A "good death": perspectives of Muslim patients and health care providers

Ann Saudi Med. 2010 May-Jun;30(3):215-21. doi: 10.4103/0256-4947.62836.

Abstract

Background and objectives: Twelve "good death" principles have been identified that apply to Westerners. This study aimed to review the TFHCOP good death perception to determine its validity for Muslim patients and health care providers, and to identify and describe other components of the Muslim good death perspective.

Subjects and methods: Participants included 284 Muslims of both genders with different nationalities and careers. We used a 12-question questionnaire based on the 12 principles of the TFHCOP good death definition, followed by face-to-face interviews. We used descriptive statistics to analyze questionnaire responses. However, for new themes, we used a grounded theory approach with a "constant comparisons" method.

Result: On average, each participant agreed on eight principles of the questionnaire. Dignity, privacy, spiritual and emotional support, access to hospice care, ability to issue advance directives, and to have time to say goodbye were the top priorities. Participants identified three main domains. The first domain was related to faith and belief. The second domain included some principles related to self-esteem and person's image to friends and family. The third domain was related to satisfaction about family security after the death of the patient. Professional role distinctions were more pronounced than were gender or nationality differences.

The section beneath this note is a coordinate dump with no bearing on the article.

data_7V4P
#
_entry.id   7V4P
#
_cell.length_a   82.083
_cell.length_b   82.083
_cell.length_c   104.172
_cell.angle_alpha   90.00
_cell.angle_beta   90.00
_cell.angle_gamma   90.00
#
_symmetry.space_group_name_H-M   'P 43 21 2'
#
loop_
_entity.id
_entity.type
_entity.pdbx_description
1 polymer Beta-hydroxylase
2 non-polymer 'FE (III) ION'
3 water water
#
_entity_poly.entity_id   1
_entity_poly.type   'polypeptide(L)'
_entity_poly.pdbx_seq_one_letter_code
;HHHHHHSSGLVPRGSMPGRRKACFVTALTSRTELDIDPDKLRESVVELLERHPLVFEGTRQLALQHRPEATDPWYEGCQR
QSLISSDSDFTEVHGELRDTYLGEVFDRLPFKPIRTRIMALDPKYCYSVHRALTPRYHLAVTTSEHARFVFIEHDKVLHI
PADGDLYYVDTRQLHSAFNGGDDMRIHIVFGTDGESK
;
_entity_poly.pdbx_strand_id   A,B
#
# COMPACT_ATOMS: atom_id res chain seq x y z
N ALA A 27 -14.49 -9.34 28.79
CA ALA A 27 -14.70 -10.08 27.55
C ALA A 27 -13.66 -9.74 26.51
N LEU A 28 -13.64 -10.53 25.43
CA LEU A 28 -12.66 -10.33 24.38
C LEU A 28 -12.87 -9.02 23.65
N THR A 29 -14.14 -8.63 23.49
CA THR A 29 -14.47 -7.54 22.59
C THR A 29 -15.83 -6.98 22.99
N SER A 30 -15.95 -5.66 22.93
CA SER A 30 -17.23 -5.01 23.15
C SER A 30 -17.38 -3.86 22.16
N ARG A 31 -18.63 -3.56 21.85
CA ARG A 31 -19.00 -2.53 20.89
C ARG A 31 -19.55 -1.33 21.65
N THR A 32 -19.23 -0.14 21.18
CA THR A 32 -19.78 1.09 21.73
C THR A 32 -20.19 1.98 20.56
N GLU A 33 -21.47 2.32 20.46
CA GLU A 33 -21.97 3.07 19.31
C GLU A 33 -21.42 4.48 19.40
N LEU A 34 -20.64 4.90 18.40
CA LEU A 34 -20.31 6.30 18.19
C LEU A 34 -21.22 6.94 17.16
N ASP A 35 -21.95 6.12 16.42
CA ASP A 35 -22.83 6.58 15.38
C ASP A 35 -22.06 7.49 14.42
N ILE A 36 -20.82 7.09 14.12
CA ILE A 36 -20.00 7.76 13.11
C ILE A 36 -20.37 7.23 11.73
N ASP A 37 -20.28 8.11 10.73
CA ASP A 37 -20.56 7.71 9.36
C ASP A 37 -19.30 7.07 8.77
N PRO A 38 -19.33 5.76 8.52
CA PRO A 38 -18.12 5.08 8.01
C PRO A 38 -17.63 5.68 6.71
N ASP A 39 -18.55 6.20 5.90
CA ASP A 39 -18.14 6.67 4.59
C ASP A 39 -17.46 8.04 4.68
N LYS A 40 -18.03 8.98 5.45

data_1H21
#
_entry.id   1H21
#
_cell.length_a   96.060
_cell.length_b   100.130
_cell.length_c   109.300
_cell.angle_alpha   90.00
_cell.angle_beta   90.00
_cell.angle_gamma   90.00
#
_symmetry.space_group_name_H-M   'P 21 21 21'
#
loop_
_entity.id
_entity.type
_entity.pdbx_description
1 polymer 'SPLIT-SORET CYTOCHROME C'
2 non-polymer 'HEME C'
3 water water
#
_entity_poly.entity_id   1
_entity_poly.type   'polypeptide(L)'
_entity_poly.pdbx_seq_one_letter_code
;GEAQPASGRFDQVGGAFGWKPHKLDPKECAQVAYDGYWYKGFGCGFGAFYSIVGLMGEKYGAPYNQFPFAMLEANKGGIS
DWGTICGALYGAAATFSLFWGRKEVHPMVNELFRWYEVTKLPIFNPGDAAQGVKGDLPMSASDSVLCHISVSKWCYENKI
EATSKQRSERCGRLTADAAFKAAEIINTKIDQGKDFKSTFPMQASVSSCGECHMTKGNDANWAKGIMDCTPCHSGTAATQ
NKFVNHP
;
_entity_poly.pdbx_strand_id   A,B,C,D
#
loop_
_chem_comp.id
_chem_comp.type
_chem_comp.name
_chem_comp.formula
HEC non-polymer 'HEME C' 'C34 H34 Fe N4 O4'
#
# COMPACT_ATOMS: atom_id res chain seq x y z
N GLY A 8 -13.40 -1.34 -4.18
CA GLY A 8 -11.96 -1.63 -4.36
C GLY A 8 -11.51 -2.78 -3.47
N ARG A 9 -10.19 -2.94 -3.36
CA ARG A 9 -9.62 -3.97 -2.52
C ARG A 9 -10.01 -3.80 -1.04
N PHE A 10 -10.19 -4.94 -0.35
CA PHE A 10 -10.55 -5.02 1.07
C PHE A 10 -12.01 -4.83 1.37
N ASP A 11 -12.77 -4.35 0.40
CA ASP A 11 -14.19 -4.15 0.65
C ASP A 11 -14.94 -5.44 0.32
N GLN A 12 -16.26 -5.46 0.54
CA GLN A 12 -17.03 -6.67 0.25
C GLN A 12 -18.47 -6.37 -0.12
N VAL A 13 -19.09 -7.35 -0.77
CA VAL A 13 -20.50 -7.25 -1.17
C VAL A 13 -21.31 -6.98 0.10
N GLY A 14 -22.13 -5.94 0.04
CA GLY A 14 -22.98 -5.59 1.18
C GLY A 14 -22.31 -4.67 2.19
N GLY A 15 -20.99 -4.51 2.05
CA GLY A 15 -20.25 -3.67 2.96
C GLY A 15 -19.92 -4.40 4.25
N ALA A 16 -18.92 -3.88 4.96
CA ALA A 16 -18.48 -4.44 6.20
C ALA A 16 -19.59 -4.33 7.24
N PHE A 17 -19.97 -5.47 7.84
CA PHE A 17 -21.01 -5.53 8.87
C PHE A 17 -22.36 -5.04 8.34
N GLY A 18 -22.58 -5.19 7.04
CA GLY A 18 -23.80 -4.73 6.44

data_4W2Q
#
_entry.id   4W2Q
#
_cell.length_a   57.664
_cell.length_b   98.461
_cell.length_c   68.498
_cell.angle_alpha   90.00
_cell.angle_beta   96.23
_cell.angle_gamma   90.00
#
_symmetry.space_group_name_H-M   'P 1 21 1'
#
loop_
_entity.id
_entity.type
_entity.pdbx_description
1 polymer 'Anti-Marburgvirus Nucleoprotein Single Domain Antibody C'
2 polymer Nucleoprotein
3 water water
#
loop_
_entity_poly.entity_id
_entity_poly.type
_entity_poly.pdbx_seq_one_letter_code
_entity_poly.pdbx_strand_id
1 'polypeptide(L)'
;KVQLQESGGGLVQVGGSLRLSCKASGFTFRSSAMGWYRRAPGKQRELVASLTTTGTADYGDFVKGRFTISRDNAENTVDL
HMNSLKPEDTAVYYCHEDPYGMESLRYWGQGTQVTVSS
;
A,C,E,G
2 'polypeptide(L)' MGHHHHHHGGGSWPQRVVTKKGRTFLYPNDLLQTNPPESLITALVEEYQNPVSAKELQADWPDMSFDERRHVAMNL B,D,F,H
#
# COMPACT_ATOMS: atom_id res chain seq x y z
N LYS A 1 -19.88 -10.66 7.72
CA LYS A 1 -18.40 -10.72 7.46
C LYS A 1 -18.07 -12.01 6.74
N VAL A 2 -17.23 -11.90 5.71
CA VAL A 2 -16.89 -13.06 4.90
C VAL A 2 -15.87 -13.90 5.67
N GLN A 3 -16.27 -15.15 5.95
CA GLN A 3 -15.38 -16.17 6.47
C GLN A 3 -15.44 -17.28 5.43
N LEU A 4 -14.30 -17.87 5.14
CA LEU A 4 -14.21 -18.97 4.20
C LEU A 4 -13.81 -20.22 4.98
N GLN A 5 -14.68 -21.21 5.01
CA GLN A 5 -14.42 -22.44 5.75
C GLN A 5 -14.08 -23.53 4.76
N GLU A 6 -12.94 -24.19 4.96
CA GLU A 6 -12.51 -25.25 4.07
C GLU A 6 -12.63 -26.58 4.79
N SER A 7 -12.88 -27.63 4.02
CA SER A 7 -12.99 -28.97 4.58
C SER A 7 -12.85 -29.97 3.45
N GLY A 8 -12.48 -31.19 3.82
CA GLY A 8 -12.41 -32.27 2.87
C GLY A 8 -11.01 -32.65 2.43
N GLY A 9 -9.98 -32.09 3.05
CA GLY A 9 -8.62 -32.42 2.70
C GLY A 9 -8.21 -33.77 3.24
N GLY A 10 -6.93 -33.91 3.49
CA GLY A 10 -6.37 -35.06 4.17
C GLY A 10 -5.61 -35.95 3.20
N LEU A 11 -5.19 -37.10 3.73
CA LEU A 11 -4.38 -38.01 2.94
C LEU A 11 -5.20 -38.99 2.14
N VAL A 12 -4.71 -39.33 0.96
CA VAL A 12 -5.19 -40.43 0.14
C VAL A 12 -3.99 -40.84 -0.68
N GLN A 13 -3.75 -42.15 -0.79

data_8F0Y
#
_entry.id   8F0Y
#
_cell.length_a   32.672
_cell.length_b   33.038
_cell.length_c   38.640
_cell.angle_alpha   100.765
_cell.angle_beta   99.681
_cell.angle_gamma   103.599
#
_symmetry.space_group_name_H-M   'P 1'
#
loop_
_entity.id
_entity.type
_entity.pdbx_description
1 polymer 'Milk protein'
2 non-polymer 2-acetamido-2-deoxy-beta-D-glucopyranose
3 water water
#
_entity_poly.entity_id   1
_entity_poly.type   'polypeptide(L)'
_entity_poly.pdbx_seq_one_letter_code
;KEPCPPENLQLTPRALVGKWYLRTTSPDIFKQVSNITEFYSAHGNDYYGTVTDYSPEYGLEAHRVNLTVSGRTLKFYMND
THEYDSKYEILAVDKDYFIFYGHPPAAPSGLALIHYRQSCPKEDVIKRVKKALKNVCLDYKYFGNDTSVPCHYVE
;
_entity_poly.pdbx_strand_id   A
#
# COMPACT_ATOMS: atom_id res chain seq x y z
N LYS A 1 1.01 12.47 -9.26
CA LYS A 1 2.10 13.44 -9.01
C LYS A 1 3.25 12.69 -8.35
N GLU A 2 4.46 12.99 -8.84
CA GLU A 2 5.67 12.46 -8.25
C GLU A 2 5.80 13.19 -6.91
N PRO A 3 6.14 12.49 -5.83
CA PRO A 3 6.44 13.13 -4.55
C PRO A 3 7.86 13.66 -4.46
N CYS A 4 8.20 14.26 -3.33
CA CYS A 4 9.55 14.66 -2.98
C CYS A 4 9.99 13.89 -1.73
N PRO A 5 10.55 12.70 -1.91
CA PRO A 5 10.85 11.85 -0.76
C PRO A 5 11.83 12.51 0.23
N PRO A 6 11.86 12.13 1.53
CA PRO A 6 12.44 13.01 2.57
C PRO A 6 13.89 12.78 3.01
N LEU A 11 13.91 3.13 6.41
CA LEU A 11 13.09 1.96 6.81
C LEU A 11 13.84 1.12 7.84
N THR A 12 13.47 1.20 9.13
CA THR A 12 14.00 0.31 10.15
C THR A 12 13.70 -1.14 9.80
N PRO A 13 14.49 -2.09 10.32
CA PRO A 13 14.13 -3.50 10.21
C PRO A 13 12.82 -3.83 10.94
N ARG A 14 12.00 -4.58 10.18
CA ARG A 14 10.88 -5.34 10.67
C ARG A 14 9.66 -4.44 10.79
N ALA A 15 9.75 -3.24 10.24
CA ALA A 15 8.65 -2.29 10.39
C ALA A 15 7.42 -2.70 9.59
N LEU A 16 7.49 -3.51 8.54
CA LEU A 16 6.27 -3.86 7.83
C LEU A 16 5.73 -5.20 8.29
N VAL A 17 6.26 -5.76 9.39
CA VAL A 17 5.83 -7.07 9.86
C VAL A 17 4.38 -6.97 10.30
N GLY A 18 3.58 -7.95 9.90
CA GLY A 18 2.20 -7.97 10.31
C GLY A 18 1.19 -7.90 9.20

Conclusion: Several aspects of "good death," as perceived by Western communities, are not recognized as being important by many Muslim patients and health care providers. Furthermore, our study introduced three novel components of good death in Muslim society.

MeSH terms

  • Adolescent
  • Adult
  • Advance Directives
  • Aged
  • Attitude of Health Personnel*
  • Attitude to Death*
  • Data Collection
  • Female
  • Focus Groups
  • Health Services Accessibility
  • Hospice Care
  • Humans
  • Islam*
  • Male
  • Middle Aged
  • Philosophy, Medical
  • Privacy
  • Qualitative Research
  • Right to Die
  • Saudi Arabia
  • Self Concept
  • Social Perception*
  • Social Support
  • Surveys and Questionnaires
  • Young Adult